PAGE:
5. Respond option controls how the webhook should respond. If your workflow executes a request for a long time or when the user doesn’t need to wait for a reply, you can set it for immediate response.

In addition to these five fields, users can add further options, such as response headers or ignore bots.

Step 4. Add main API functionality

In this simple example, API endpoint sends back a short text string. But you change this behavior and implement whatever is possible with n8n! Thanks to its extensible nature, n8n can handle really complex tasks going far beyond common API integrations.

Step 5. Configure response webhook

Respond to the webhook node allows you to customize the response.

Configuration pane of the Respond to webhook node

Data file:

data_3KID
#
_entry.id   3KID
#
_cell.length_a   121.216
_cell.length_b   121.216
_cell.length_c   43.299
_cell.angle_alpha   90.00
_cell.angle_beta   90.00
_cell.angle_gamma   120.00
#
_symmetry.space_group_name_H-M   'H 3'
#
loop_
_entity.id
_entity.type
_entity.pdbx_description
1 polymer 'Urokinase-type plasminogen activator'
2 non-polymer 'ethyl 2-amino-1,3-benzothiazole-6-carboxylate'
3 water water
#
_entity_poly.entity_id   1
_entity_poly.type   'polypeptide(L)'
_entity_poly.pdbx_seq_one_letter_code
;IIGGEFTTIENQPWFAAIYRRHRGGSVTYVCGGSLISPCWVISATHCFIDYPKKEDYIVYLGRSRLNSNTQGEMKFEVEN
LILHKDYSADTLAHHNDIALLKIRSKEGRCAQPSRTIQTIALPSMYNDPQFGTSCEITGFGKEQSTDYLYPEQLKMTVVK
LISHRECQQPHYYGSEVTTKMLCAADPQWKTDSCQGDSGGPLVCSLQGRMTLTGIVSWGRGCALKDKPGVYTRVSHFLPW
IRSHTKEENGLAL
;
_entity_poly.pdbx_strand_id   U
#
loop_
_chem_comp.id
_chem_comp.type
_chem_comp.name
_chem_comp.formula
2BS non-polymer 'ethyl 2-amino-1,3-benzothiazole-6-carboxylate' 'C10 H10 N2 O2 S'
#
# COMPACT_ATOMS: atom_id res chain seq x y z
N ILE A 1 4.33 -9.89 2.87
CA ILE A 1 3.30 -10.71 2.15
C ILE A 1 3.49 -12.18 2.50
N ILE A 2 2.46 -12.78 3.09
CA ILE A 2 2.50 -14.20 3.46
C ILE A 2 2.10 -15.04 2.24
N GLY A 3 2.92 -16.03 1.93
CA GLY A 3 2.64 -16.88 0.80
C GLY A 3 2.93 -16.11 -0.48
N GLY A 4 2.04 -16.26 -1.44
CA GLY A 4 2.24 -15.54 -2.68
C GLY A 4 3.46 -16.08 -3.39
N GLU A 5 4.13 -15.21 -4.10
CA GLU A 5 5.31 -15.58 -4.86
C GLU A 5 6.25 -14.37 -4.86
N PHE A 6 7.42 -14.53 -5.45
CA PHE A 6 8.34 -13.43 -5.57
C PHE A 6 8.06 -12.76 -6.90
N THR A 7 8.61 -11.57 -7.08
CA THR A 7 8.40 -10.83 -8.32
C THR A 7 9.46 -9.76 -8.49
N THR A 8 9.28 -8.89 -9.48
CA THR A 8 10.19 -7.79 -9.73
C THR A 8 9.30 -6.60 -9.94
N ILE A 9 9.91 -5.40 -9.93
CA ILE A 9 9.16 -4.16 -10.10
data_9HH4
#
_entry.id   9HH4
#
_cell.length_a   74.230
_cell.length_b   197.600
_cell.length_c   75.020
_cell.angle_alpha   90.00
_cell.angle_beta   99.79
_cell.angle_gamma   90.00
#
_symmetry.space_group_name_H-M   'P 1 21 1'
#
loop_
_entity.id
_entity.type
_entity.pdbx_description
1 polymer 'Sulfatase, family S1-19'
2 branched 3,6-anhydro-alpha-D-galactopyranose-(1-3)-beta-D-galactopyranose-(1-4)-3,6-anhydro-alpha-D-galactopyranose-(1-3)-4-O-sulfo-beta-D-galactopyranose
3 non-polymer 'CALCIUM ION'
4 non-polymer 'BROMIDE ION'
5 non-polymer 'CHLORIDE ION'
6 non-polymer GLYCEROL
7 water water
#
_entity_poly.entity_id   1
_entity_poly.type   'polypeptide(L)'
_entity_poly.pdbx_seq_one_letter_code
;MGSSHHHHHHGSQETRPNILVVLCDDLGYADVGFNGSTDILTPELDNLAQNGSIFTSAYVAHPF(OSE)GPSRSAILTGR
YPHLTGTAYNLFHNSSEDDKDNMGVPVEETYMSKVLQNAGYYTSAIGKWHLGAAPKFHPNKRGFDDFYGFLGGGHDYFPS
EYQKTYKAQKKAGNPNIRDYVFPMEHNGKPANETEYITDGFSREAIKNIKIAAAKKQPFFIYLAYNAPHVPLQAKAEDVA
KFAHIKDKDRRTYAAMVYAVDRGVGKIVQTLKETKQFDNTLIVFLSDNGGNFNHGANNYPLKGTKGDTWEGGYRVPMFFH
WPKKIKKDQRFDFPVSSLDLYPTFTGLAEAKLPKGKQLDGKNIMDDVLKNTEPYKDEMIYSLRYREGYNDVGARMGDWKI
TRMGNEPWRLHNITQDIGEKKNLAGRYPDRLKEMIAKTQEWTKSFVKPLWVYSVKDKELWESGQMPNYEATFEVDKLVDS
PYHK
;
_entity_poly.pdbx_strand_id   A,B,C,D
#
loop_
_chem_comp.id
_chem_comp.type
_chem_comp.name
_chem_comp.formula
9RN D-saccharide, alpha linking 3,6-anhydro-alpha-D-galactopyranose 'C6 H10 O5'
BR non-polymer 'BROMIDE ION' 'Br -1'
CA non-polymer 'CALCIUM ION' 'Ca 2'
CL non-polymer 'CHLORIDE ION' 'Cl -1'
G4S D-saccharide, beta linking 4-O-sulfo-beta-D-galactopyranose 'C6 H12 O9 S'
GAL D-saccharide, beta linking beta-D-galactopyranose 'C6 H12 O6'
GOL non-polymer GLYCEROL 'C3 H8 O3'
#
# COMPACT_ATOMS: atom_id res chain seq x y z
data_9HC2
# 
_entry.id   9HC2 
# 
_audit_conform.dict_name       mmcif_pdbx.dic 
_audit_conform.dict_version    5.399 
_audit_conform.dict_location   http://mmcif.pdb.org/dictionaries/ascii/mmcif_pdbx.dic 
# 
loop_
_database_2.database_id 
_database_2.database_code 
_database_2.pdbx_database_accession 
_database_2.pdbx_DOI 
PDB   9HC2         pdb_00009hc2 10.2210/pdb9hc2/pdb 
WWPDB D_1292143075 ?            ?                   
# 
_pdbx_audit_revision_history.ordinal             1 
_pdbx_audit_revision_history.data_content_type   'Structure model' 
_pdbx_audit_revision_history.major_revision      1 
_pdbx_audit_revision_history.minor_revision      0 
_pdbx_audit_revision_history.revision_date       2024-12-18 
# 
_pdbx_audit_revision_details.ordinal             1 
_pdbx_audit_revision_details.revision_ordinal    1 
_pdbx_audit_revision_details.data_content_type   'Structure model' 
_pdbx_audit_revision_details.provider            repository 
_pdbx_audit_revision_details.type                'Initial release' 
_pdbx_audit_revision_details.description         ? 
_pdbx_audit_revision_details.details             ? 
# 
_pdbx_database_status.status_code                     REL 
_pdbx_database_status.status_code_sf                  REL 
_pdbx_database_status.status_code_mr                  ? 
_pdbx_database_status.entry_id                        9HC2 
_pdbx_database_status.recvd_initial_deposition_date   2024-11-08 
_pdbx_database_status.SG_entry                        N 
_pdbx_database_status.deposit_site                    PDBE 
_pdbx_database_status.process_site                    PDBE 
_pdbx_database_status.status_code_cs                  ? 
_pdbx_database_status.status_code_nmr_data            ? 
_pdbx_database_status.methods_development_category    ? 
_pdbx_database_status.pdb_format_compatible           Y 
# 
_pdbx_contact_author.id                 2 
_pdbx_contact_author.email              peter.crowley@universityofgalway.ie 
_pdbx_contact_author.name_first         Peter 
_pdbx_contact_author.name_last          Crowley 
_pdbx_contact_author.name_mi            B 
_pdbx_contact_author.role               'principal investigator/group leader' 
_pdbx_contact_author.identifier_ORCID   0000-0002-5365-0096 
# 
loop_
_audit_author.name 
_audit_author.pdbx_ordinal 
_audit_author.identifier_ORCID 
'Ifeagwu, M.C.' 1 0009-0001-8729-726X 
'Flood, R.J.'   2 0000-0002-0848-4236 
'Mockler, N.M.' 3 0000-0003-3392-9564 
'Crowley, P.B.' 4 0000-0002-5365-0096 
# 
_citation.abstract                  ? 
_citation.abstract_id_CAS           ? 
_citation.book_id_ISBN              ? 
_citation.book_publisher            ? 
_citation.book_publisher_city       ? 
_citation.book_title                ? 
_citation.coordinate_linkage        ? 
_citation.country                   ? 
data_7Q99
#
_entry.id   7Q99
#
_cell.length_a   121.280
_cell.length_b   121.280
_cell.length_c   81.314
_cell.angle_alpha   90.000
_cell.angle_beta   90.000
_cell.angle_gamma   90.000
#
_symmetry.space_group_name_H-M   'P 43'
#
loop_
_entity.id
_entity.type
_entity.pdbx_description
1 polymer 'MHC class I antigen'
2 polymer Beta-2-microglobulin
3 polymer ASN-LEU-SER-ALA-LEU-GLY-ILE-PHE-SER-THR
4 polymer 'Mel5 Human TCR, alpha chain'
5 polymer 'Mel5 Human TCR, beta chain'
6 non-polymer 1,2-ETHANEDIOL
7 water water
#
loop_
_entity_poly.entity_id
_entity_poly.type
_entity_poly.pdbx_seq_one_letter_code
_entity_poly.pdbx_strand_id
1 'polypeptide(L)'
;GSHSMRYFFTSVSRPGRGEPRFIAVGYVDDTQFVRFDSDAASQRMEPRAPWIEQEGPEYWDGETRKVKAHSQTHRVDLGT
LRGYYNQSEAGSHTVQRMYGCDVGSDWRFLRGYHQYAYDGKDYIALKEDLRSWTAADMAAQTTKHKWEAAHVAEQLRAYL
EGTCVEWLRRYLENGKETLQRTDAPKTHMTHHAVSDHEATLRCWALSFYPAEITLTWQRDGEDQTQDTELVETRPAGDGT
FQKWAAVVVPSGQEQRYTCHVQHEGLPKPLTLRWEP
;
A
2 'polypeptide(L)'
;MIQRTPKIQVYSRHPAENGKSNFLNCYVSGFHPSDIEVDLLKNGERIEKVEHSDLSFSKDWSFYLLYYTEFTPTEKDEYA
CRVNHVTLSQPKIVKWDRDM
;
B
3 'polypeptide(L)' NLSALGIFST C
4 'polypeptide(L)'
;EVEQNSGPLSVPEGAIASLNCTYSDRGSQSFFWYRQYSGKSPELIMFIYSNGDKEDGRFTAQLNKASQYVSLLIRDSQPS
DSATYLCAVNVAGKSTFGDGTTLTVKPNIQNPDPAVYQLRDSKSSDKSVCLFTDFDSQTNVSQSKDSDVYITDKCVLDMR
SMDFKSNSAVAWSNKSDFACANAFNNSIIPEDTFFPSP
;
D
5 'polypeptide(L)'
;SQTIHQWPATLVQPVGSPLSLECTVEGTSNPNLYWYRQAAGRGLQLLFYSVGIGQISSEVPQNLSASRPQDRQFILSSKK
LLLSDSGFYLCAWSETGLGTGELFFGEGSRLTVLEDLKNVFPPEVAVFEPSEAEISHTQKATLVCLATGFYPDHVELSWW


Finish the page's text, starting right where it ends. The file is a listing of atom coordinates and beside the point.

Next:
Configuration pane of the Respond to webhook node

First, you can select Respond With and pick a Text, JSON, binary or no data.

In our example, we are using plain text reply and creating a response string expression in the Response Body input field.

You can also provide additional fields such as Response Code or Headers.

Note that both Response Code or Headers can be defined as expressions. This means that when you have complex logic with various response codes, you can define them in, let’s say, Code node and then just plug into an expression.

Step 6. Test the webhook

Once an API endpoint is ready, you can (and should!) test it. Let’s use ReqBin for this purpose.

In the upper left part of the screenshot, you can see the ReqBin interface. Here you can enter the API endpoint URL, select the HTTP method (GET in our case), provide authorization info, request body content and some optional headers. In our example, we are passing just query parameters, so they are already entered into the input field.

The upper right part shows the API response. You can see that the request worked (Status: 200) and the plain text content is available.